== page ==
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Old 02-12-11, 03:42 PM   #1
Feral Slug
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Help identifying this bike?

I bought my bike used and I love it, but I'm not sure what the specific model is so it's hard to buy upgrades for it.

All I know is it's a Schwinn and it says "bomb-proof" on the front fork.
If you can help me out, it's greatly appreciated. :]

It also says "Frontier" on the frame, but after looking at pictures on Google, that doesn't seem right, unless there are a variety of Frontier bikes.
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Old 02-12-11, 04:28 PM   #2
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What kind of upgrading are you thinking about? From what I see, you won't be able to do much; you have a 1"-steerer fork, diagonal dropouts and cantilever brakes (also known as center-pulls). Nothing WRONG with that stuff, it's just obsolete. Retro riders revel in these bikes, and several I've encountered over the past few years are indeed ride-worthy. It's just a matter of what you want to do that decides if it is or isn't financially smart.

Upgrade to V-brakes from the cantilevers... easy and cheap. Less than $50. Saddle (the bike seat)-- get an LBS take-off for $20-25 that feels good if you don't like the stock one. If the grips bother your hands, a new set is $8-10. New (and different tread pattern) tires if you ride a lot of asphalt.

Beyond that, you're talking some serious cash and work, maybe more than the bike is worth.

Ah, hell -- just ride it!
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Old 02-12-11, 04:38 PM   #3
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Early to mid 90s Schwinn Frontier. Bikepedia lists a green paint option in 1996. Could be that one.

Hi-Ten frame, MSRP $229, probably sold for $199. I'd say the best upgrade option is to buy a better bike at a yard sale for $80.

Nothing wrong with keeping that one running by buying replacement parts when stuff breaks or wears out, even low end bikes are fun to ride, but don't invest a lot.

If that was my daily driver the first thing I'd do is measure the chain to see if it needs a new one, actually would probably just go ahead and buy a Sram PC-850 without checking. Then I'd get some metal pedals. Like DX said, cheap saddle if that one doesn't suit you. Slicks or semi slicks if you're on the road and mellow trails most of the time.

Last edited by LesterOfPuppets; 02-12-11 at 06:05 PM.
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Old 02-12-11, 06:00 PM   #4
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As others said not worth upgrading just to upgrade. Nothing wrong with the bike, great for basic trail riding and getting around town. If that's what you are using it for, then just keep riding as is and replace things if they break. Most replacement parts are easy to find and cheap for that type of bike. If you are thinking of doing some more serious riding, then a bike upgrade would be the best bet.
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Old 02-12-11, 09:28 PM   #5
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Actually, it's more of a blue than a green, but you were very close. I'm 99% sure it's a 1995 like this one but without the modified handlebars:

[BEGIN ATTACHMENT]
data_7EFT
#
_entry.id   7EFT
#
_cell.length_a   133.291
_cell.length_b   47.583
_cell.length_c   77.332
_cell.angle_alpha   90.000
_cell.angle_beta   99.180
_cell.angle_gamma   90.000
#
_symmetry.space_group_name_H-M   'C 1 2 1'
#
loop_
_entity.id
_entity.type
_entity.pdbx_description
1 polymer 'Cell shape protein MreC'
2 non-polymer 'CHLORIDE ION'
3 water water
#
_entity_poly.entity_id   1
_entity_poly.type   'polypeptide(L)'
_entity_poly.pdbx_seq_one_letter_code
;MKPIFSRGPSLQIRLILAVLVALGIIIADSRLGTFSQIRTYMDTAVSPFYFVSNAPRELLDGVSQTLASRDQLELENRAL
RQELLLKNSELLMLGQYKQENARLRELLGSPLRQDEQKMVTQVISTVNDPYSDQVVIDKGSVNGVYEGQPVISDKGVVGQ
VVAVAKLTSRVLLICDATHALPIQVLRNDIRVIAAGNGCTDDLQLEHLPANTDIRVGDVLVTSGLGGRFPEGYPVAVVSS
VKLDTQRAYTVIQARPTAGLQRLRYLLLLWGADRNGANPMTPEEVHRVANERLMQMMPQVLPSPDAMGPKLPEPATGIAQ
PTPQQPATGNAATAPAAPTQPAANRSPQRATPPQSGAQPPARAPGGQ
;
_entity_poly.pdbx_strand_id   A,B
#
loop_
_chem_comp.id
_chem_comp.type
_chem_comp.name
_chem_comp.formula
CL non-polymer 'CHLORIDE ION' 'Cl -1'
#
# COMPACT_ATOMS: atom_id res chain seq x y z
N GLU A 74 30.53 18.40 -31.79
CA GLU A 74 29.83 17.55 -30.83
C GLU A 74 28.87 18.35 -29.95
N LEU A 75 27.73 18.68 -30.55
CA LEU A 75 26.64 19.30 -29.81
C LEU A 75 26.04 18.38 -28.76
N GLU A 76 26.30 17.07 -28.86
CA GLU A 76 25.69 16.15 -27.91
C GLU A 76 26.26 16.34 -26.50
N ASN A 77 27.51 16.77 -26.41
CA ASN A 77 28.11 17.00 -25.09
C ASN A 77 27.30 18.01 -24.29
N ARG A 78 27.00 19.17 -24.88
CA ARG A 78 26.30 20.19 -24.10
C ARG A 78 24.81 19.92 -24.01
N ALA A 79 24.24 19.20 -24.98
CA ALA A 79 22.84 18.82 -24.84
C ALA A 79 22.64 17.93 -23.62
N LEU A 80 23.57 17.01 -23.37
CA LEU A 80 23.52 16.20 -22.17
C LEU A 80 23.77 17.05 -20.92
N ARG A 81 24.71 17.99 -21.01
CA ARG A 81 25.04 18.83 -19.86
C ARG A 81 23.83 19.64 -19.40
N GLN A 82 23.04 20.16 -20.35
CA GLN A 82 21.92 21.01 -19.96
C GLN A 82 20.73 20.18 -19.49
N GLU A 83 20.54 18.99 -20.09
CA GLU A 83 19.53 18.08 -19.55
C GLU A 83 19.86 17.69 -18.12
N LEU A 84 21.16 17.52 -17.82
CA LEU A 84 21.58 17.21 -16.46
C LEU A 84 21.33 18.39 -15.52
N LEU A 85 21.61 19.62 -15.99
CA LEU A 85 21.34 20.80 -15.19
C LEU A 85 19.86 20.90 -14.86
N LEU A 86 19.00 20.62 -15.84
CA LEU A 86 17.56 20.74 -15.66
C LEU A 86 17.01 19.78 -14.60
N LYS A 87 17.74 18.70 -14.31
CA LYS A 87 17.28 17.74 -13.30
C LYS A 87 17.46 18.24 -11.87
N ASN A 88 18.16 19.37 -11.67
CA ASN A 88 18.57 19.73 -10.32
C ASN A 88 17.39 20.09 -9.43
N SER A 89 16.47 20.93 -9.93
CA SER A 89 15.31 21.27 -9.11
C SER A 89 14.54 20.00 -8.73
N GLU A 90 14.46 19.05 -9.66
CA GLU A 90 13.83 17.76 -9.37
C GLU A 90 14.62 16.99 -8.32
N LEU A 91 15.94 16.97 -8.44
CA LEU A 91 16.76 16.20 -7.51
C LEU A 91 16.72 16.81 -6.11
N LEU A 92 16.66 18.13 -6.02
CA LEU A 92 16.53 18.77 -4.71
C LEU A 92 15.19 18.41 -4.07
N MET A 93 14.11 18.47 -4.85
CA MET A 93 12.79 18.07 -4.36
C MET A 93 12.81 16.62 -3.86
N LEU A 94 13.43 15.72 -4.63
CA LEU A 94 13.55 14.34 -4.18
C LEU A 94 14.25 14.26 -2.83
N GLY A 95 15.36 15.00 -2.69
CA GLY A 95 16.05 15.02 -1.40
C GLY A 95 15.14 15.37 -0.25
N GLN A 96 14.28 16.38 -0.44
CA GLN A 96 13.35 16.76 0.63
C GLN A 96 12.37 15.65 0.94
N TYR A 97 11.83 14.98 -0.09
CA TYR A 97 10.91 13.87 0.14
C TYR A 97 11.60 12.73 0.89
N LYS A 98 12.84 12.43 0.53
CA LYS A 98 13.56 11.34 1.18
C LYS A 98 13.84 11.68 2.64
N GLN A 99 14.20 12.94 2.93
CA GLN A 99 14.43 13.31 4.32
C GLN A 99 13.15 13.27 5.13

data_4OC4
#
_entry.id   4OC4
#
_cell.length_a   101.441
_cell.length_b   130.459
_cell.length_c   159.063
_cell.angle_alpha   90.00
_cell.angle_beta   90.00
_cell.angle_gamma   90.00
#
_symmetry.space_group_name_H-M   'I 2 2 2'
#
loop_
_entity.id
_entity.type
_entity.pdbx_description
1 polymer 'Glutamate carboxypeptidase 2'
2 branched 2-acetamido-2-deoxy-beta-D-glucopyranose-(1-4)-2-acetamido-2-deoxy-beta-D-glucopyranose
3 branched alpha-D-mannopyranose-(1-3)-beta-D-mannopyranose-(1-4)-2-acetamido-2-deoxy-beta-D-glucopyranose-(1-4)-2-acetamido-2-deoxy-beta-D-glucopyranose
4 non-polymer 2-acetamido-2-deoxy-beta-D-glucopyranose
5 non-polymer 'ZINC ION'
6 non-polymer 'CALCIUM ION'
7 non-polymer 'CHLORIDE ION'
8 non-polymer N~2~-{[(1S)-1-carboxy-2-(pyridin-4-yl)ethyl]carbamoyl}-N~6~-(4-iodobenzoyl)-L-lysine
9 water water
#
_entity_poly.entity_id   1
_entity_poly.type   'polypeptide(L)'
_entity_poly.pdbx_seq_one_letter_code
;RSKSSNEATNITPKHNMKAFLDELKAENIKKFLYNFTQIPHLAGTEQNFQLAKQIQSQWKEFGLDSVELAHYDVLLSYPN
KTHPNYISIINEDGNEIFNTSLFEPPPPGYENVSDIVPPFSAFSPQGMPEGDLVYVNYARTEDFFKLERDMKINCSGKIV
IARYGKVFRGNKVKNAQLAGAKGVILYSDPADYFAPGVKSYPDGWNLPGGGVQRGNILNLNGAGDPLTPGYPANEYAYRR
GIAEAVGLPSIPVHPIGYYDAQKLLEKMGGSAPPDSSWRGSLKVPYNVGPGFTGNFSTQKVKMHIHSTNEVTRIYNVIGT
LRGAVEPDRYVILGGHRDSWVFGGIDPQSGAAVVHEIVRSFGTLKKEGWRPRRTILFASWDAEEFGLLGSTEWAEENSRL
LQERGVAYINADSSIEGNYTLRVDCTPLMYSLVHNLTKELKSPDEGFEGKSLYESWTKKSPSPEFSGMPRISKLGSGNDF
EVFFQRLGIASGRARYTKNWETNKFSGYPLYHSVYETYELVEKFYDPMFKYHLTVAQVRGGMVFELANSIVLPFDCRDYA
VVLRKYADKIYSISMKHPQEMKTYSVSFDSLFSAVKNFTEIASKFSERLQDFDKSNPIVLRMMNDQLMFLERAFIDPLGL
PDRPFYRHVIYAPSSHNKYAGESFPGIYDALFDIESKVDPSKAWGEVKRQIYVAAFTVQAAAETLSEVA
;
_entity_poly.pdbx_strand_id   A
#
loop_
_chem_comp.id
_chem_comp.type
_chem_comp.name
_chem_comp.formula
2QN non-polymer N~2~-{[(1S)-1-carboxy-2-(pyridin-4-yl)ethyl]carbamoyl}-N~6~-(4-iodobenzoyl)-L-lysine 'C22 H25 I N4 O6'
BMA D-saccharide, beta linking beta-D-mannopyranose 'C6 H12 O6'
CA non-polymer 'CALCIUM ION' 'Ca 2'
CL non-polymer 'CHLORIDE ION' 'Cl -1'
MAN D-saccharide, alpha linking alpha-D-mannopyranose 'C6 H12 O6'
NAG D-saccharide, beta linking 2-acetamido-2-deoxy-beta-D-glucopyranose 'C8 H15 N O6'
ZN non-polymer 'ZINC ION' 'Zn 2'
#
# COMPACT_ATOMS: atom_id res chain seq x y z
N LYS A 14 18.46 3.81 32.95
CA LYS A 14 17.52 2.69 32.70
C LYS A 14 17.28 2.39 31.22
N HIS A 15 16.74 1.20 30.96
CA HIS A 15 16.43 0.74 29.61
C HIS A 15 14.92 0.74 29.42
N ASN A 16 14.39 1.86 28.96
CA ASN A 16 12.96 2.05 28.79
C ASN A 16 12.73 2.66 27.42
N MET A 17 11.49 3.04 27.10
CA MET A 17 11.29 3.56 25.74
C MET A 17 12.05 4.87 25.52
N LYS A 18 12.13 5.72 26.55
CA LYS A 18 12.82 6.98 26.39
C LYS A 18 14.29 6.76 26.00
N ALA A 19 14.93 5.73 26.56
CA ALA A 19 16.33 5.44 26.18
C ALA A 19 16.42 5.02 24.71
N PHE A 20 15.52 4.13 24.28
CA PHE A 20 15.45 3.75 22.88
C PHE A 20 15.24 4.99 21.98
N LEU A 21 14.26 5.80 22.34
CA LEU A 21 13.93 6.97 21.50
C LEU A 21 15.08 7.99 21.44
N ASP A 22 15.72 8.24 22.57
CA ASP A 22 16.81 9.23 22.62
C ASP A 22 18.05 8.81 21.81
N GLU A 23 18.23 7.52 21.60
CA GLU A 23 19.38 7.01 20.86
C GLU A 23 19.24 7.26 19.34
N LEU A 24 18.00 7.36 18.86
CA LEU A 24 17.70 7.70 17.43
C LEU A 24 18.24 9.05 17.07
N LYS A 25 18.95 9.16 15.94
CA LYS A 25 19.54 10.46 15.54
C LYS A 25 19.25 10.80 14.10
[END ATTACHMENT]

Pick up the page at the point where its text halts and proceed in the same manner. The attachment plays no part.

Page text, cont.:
Well, it's definitely older than the guy said, but it still works just fine so for $50, I'm happy with it. In terms of upgrades, I mostly just want to fix or replace the gear changer things (I don't really know much terminology right now... ) because they occasionally move on their own and the bike shifts when I don't want it to, and then maybe get stronger brakes. I also sort of want some red BMX pedals just because I think they would look cool and they're meant for gripping flat shoes, so I can ride with my Converse easier, and maybe some of those inner tubes with the foam in them that never get flat so I can ride it as rough as I want without worrying about that. Yes, the bike isn't worth much, but it's the best one I've owned, even if that is just out of three. And besides, I've got a little bit of hipster in me, so the fact that it's obsolete just makes it better.
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Old 02-12-11, 10:01 PM   #6
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If prone to ghost shifts, start with the simple stuff. I'd do these in order.

1. lube or replace cable. lube shifter.
2. check chain condition, replace if necessary.
3. adjust rear derailer.
4. check dropout alignment

5. Think really hard before spending money on drivetrain replacement. Freewheel, rear derailer, rear shifter. May not necessarily need all 3.
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Old 02-12-11, 10:18 PM   #7
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Take some time checking out this website. Very useful for understanding how things work and how to make adjustments.
http://www.parktool.com/blog/repair-help

For the brakes, you have cantilevers and they can be difficult to setup correctly. New pads and proper setup may be all you need. Search google and youtube for help on those items. The alternative is to switch to v-brakes. Tektro brand brakes are cheap and work great.

Niagara Cycle has good prices.
http://www.niagaracycle.com/
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Old 02-13-11, 09:04 AM   #8
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Awesome, thanks. And you're probably right about the brakes... I honestly wouldn't be surprised if they were never replaced in the sixteen years they've existed. As soon as I'm able to, I'm going to oil stuff down and look at the brakes more closely.
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